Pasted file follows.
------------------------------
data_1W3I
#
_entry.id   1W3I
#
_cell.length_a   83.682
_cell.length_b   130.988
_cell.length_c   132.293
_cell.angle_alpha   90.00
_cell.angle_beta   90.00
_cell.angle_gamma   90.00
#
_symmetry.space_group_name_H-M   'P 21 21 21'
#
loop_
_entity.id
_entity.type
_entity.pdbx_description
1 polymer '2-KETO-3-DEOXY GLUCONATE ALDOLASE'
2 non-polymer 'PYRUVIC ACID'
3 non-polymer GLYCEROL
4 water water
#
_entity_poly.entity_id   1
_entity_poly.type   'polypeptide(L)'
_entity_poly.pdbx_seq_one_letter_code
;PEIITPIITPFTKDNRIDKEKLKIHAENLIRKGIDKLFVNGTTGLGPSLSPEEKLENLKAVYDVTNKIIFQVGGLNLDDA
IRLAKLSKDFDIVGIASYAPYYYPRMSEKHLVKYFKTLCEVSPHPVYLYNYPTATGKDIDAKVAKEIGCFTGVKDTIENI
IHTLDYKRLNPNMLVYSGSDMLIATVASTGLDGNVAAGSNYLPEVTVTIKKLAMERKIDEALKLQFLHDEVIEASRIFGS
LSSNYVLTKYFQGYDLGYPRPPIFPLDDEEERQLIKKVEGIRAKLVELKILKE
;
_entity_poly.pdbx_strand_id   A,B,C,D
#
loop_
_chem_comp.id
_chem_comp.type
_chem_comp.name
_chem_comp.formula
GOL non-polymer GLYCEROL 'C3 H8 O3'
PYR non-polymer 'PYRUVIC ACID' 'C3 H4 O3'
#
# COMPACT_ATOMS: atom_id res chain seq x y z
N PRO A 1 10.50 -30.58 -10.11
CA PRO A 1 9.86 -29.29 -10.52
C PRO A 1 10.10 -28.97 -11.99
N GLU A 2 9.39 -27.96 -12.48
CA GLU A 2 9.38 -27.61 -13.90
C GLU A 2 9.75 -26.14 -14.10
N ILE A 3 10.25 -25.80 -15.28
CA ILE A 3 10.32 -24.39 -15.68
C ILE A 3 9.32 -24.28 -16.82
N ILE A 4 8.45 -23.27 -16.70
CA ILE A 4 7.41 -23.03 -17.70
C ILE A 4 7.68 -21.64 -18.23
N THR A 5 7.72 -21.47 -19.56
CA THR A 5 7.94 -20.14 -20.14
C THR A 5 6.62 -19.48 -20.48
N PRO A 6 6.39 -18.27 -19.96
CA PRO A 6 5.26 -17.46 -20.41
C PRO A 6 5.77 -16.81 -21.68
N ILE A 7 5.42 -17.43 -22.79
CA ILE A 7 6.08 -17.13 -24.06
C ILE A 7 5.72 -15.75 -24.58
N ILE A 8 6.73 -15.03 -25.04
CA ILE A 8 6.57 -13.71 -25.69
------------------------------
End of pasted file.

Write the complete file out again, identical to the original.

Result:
data_1W3I
#
_entry.id   1W3I
#
_cell.length_a   83.682
_cell.length_b   130.988
_cell.length_c   132.293
_cell.angle_alpha   90.00
_cell.angle_beta   90.00
_cell.angle_gamma   90.00
#
_symmetry.space_group_name_H-M   'P 21 21 21'
#
loop_
_entity.id
_entity.type
_entity.pdbx_description
1 polymer '2-KETO-3-DEOXY GLUCONATE ALDOLASE'
2 non-polymer 'PYRUVIC ACID'
3 non-polymer GLYCEROL
4 water water
#
_entity_poly.entity_id   1
_entity_poly.type   'polypeptide(L)'
_entity_poly.pdbx_seq_one_letter_code
;PEIITPIITPFTKDNRIDKEKLKIHAENLIRKGIDKLFVNGTTGLGPSLSPEEKLENLKAVYDVTNKIIFQVGGLNLDDA
IRLAKLSKDFDIVGIASYAPYYYPRMSEKHLVKYFKTLCEVSPHPVYLYNYPTATGKDIDAKVAKEIGCFTGVKDTIENI
IHTLDYKRLNPNMLVYSGSDMLIATVASTGLDGNVAAGSNYLPEVTVTIKKLAMERKIDEALKLQFLHDEVIEASRIFGS
LSSNYVLTKYFQGYDLGYPRPPIFPLDDEEERQLIKKVEGIRAKLVELKILKE
;
_entity_poly.pdbx_strand_id   A,B,C,D
#
loop_
_chem_comp.id
_chem_comp.type
_chem_comp.name
_chem_comp.formula
GOL non-polymer GLYCEROL 'C3 H8 O3'
PYR non-polymer 'PYRUVIC ACID' 'C3 H4 O3'
#
# COMPACT_ATOMS: atom_id res chain seq x y z
N PRO A 1 10.50 -30.58 -10.11
CA PRO A 1 9.86 -29.29 -10.52
C PRO A 1 10.10 -28.97 -11.99
N GLU A 2 9.39 -27.96 -12.48
CA GLU A 2 9.38 -27.61 -13.90
C GLU A 2 9.75 -26.14 -14.10
N ILE A 3 10.25 -25.80 -15.28
CA ILE A 3 10.32 -24.39 -15.68
C ILE A 3 9.32 -24.28 -16.82
N ILE A 4 8.45 -23.27 -16.70
CA ILE A 4 7.41 -23.03 -17.70
C ILE A 4 7.68 -21.64 -18.23
N THR A 5 7.72 -21.47 -19.56
CA THR A 5 7.94 -20.14 -20.14
C THR A 5 6.62 -19.48 -20.48
N PRO A 6 6.39 -18.27 -19.96
CA PRO A 6 5.26 -17.46 -20.41
C PRO A 6 5.77 -16.81 -21.68
N ILE A 7 5.42 -17.43 -22.79
CA ILE A 7 6.08 -17.13 -24.06
C ILE A 7 5.72 -15.75 -24.58
N ILE A 8 6.73 -15.03 -25.04
CA ILE A 8 6.57 -13.71 -25.69